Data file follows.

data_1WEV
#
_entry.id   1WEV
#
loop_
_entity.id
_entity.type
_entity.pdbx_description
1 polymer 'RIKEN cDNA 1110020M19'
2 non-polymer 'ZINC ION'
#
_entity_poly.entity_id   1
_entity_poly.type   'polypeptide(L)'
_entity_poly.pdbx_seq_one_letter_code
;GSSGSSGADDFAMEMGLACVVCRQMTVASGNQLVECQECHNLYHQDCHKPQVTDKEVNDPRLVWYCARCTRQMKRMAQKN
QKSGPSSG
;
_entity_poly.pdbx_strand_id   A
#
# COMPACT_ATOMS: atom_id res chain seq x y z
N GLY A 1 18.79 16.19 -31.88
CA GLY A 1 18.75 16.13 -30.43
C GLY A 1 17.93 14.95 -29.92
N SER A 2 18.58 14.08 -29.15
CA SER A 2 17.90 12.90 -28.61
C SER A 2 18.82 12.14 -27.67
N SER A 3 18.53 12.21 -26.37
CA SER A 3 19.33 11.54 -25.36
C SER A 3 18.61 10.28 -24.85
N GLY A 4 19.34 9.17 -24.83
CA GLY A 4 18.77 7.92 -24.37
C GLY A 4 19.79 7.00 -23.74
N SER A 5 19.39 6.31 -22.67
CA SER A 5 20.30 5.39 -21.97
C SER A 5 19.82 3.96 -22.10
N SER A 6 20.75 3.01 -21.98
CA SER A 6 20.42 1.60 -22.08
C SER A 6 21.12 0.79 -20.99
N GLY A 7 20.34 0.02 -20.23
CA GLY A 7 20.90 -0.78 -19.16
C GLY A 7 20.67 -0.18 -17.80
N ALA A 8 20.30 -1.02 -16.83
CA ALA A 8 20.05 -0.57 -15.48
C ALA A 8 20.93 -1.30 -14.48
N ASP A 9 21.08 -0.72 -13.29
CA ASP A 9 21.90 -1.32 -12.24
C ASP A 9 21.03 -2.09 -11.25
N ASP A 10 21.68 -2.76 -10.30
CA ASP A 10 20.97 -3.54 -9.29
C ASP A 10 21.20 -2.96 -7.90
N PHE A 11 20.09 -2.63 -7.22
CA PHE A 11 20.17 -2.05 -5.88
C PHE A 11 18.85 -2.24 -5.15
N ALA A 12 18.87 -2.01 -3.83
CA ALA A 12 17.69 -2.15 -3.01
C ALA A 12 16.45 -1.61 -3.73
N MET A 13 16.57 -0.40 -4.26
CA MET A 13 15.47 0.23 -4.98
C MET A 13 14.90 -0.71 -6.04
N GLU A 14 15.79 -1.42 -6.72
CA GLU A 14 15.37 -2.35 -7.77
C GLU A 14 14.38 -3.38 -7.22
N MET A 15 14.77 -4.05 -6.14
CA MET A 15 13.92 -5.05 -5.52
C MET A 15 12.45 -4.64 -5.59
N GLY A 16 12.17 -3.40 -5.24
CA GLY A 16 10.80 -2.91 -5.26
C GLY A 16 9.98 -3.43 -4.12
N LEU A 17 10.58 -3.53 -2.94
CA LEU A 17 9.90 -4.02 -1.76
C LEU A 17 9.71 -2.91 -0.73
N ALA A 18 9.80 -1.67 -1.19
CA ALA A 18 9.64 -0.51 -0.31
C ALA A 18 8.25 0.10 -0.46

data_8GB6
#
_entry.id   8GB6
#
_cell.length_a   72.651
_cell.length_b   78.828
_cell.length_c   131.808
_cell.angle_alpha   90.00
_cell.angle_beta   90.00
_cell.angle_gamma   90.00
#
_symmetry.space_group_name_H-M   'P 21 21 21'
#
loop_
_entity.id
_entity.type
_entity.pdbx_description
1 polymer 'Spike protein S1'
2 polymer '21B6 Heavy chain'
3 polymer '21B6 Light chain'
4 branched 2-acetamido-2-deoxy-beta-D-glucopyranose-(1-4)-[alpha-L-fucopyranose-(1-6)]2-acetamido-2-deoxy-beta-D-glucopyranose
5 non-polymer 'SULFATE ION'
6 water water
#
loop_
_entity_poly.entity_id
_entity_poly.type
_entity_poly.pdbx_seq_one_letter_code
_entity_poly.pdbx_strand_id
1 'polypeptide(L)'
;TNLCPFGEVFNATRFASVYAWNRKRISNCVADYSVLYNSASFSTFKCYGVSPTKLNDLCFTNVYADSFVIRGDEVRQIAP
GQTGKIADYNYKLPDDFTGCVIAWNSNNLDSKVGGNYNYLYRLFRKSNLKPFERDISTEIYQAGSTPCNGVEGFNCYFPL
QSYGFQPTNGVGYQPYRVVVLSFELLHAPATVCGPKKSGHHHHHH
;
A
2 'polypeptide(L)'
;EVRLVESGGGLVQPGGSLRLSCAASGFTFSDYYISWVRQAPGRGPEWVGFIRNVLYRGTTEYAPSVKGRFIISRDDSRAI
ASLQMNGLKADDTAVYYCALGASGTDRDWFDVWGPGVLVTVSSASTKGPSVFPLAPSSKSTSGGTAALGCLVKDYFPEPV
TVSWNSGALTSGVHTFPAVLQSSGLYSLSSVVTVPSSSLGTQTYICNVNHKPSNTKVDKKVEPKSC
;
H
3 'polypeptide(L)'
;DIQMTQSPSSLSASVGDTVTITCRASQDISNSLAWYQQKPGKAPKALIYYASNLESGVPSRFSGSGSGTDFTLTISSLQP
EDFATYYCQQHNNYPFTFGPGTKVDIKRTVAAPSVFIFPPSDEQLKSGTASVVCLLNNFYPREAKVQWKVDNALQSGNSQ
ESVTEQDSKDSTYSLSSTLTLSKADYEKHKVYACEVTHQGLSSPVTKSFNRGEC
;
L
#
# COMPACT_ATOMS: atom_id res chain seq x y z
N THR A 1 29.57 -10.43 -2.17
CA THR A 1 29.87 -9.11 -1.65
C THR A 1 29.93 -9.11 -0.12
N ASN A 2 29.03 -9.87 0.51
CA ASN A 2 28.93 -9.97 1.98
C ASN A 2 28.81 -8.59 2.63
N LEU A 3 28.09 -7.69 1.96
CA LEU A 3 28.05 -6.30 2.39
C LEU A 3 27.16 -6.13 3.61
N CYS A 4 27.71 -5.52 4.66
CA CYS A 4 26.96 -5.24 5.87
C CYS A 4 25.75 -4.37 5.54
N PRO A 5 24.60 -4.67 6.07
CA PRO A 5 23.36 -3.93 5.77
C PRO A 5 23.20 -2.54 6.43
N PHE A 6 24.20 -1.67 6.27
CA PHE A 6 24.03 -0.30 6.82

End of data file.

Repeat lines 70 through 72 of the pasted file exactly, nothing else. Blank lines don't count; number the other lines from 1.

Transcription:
CA LEU A 17 9.90 -4.02 -1.76
C LEU A 17 9.71 -2.91 -0.73
N ALA A 18 9.80 -1.67 -1.19